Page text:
Wednesday, February 20

Spying on Bolivia

When Bolivian President Evo Morales appeared on The Daily Show last year, John Stewart conducted an interview with the friendly and personable leader. Morales ended the interview jokingly asking not to be considered a member of the axis of evil. It seems that in some sense he now is. It is becoming an all too familiar story and the reasons for America’s change of heart towards the Andean nation may surprise you.

Gonzalo Sánchez de Lozada Sánchez Bustamante, or Goni (known to the indigenous population as El Gringo), was president for two terms prior to Morales. He was educated in the United States and speaks English better than he speaks Spanish. In 2000 Bolivian water was sold to the American company Bechtel. Prices skyrocketed and cash strapped Bolivians took to the streets demanding affordable drinking water. In 2003, he put Bolivia’s gas reserves on sale. The people of Bolivia (led by Morales and other union leaders) blockaded attempts by the government to use Bolivia’s wealth to enrich foreigners. Goni sent in the army and around 50 unarmed civilians were killed, 200 wounded and more were arrested. Tens of thousands of protesters flooded the area eventually forcing Goni to resign. He fled to a ritzy suburb in Washington, D.C. where he resides today. In 2004, the Bolivian congress ordered his arrest under the charge of massacre. George Bush refuses to force Goni to return to Bolivia and face trial. Ironically, this is the same man that insists governments that harbor terrorists are as guilty as the terrorists themselves.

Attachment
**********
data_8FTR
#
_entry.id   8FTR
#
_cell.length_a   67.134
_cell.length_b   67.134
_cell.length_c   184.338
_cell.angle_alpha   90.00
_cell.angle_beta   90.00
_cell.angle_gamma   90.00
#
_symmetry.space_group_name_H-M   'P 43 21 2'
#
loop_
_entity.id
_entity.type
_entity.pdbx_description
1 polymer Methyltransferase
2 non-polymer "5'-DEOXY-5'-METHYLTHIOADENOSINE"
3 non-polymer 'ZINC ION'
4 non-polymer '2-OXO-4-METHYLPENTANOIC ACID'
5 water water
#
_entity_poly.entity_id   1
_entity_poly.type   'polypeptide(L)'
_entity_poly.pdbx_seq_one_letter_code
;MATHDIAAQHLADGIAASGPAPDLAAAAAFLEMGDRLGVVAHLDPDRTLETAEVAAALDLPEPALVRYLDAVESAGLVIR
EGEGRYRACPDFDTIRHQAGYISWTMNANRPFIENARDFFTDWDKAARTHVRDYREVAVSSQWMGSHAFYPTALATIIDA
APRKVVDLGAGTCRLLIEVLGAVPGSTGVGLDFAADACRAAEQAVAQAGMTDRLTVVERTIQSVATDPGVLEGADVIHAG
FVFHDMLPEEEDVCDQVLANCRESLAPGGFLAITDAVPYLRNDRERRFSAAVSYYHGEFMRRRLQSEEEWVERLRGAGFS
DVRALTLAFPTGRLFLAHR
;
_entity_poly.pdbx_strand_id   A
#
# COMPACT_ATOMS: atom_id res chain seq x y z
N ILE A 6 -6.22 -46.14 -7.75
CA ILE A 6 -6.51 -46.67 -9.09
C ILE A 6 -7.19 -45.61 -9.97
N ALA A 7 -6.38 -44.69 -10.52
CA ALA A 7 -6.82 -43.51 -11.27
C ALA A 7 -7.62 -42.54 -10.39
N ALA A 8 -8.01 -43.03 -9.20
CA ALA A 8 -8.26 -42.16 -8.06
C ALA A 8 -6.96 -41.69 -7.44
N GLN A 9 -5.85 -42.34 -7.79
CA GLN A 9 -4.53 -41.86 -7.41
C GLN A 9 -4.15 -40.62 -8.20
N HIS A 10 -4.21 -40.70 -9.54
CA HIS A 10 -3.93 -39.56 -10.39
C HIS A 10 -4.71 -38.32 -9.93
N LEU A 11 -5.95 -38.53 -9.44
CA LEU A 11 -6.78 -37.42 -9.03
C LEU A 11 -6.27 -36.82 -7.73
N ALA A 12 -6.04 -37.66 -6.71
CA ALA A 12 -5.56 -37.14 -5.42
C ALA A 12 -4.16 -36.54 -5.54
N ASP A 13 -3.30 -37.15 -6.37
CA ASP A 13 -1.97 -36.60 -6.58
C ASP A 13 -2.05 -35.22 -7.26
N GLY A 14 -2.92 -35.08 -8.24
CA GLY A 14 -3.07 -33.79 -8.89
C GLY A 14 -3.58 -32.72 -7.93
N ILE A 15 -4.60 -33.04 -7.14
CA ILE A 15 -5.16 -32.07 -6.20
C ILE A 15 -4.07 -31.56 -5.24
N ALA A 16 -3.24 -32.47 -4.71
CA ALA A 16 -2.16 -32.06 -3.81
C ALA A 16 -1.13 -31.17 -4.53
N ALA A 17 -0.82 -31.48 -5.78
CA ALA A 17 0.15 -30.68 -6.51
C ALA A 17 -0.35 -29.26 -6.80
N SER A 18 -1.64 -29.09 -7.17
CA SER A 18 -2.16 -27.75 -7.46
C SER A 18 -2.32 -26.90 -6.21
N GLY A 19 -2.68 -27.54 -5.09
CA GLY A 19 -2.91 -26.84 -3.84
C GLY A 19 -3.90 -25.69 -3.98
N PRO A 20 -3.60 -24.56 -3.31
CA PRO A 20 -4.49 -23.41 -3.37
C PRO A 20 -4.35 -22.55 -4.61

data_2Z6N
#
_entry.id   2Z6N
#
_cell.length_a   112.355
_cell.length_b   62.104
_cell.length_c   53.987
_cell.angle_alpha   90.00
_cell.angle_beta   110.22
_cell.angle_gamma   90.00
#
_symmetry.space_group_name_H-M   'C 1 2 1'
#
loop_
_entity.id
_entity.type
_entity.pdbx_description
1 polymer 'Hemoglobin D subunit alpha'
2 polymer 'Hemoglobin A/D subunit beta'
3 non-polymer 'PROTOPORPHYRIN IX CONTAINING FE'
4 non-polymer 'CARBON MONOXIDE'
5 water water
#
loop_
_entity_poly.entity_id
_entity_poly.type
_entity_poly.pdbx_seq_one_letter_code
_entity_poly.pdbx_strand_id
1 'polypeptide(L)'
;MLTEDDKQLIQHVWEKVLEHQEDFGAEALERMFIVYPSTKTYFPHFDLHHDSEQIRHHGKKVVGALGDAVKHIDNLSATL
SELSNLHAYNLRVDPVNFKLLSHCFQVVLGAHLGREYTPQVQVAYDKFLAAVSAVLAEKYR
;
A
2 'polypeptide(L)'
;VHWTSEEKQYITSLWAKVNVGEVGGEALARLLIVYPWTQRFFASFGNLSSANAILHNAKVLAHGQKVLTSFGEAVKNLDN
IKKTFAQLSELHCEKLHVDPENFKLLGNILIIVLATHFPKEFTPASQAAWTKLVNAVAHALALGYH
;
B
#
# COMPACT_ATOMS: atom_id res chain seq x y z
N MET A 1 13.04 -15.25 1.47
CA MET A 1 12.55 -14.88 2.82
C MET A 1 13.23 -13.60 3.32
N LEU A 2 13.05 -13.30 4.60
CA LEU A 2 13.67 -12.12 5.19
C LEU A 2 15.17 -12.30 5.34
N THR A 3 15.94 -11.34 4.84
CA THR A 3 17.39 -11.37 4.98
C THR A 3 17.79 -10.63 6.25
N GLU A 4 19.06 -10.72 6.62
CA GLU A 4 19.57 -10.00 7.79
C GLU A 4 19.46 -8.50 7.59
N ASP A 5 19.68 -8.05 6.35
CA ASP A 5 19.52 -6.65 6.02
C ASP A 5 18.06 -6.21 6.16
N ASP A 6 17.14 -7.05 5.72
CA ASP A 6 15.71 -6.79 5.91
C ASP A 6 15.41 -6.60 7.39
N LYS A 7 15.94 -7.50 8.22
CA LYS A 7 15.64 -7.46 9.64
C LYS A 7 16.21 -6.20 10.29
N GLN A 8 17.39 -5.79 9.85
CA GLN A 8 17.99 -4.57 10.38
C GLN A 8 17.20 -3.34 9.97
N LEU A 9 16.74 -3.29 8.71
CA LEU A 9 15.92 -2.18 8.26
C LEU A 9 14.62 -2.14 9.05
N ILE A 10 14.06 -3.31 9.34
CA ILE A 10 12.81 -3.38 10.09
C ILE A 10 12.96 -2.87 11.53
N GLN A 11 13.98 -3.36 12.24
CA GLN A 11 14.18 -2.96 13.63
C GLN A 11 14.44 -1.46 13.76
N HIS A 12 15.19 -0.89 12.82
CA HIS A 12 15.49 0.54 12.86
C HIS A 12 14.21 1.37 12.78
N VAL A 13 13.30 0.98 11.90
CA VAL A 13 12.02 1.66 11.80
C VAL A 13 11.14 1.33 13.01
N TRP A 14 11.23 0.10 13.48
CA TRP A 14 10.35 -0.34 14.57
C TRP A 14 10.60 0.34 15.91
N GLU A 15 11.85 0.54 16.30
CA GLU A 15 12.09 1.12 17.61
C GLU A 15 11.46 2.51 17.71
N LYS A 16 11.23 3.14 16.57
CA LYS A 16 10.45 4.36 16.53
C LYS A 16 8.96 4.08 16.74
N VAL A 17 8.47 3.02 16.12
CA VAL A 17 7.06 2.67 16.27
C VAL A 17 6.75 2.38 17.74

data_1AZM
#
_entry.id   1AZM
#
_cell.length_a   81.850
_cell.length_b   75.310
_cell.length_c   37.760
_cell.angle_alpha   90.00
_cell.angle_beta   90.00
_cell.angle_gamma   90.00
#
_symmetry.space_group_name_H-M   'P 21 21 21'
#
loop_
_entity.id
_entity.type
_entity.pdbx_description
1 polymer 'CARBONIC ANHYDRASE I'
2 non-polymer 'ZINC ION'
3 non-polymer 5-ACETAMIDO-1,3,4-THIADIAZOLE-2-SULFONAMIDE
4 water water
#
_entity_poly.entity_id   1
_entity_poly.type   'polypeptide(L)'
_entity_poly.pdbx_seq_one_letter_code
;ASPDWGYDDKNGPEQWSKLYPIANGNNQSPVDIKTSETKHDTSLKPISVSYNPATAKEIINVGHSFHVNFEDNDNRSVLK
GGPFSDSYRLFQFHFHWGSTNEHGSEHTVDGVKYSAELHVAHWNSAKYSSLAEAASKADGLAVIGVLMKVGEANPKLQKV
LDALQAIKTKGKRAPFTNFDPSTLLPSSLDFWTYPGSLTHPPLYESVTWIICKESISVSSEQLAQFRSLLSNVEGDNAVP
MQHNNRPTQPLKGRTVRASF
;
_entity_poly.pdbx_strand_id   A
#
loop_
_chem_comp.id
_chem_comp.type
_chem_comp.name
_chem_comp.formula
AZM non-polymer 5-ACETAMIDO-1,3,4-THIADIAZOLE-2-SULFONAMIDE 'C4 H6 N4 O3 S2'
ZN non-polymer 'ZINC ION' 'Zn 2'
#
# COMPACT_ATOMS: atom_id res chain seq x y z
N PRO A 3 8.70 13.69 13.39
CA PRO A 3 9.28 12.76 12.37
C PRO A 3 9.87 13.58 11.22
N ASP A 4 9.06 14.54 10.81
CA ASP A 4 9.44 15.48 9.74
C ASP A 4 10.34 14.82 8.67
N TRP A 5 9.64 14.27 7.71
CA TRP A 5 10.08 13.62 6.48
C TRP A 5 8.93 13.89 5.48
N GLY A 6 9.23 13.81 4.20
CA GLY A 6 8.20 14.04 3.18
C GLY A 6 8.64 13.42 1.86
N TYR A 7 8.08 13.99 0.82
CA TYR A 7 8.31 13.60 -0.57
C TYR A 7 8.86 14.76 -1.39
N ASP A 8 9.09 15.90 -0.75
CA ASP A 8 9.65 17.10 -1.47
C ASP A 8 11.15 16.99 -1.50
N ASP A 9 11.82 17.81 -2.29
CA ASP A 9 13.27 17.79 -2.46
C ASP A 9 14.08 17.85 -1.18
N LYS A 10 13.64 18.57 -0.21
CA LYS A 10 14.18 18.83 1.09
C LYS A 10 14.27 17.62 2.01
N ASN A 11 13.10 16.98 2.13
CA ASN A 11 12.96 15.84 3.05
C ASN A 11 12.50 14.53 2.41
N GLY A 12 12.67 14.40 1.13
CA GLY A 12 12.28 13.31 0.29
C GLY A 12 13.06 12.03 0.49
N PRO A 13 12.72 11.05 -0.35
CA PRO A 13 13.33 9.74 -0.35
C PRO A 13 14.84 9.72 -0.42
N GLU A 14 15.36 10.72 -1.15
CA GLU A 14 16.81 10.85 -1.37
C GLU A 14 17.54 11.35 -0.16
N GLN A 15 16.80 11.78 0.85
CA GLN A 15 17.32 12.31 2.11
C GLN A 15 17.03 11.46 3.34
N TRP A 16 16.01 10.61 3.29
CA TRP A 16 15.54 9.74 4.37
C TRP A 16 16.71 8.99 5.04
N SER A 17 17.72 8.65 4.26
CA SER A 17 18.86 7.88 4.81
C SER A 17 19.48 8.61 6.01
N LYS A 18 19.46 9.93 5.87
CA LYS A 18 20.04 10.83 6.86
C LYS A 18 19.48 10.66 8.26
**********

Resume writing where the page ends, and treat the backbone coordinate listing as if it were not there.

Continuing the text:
Morales was elected in 2005 in the election with the highest voter turnout since the country’s independence from Spain. This election was important because it signifies Bolivia’s break with imperialist powers and a groundswell of grassroots support. For once, wealthy elites weren’t running the country. Instead, a fully indigenous coca farmer from the mountains represented the population. Anecdotal accounts illustrate the monumental changes that the election made on Bolivian politics, starting with the faces of elected officials. The country, formerly under the colonial rule of Spain, where the majority of the population is poor indigenous campesinos (farmers), was run by people of Spanish descent. Policies by Evo’s predecessors, such as privatization of national resources, have contributed both to the pockets of the wealthy elite and the poverty of the indigenous people.

Since he has been in power, Evo has aligned himself with leftist, anti-imperialist South American politicians such as Hugo Chavez and Rafael Correa. These leaders reject western financial influence due to the highly unequal colonial social structure created in their countries. Although he is less confrontational and egotistical than his Venezuelan counterpart, the United States government has been on a campaign to undermine Morales’ government using our taxpayer dollars. Five of the richer, more affluent provinces of Bolivia fiercely reject the wealth redistribution and agrarian reform methods proposed by Morales to the point of threatening secession. According to declassified memos through the U.S. Agency for International Development (USAID), our government has given 116 grants for $4,451,249 to help departmental (read: right wing) governments operate “more strategically”. This funding is in violation of Bolivian law passed last year requiring all international funding to be sent through the Bolivian government.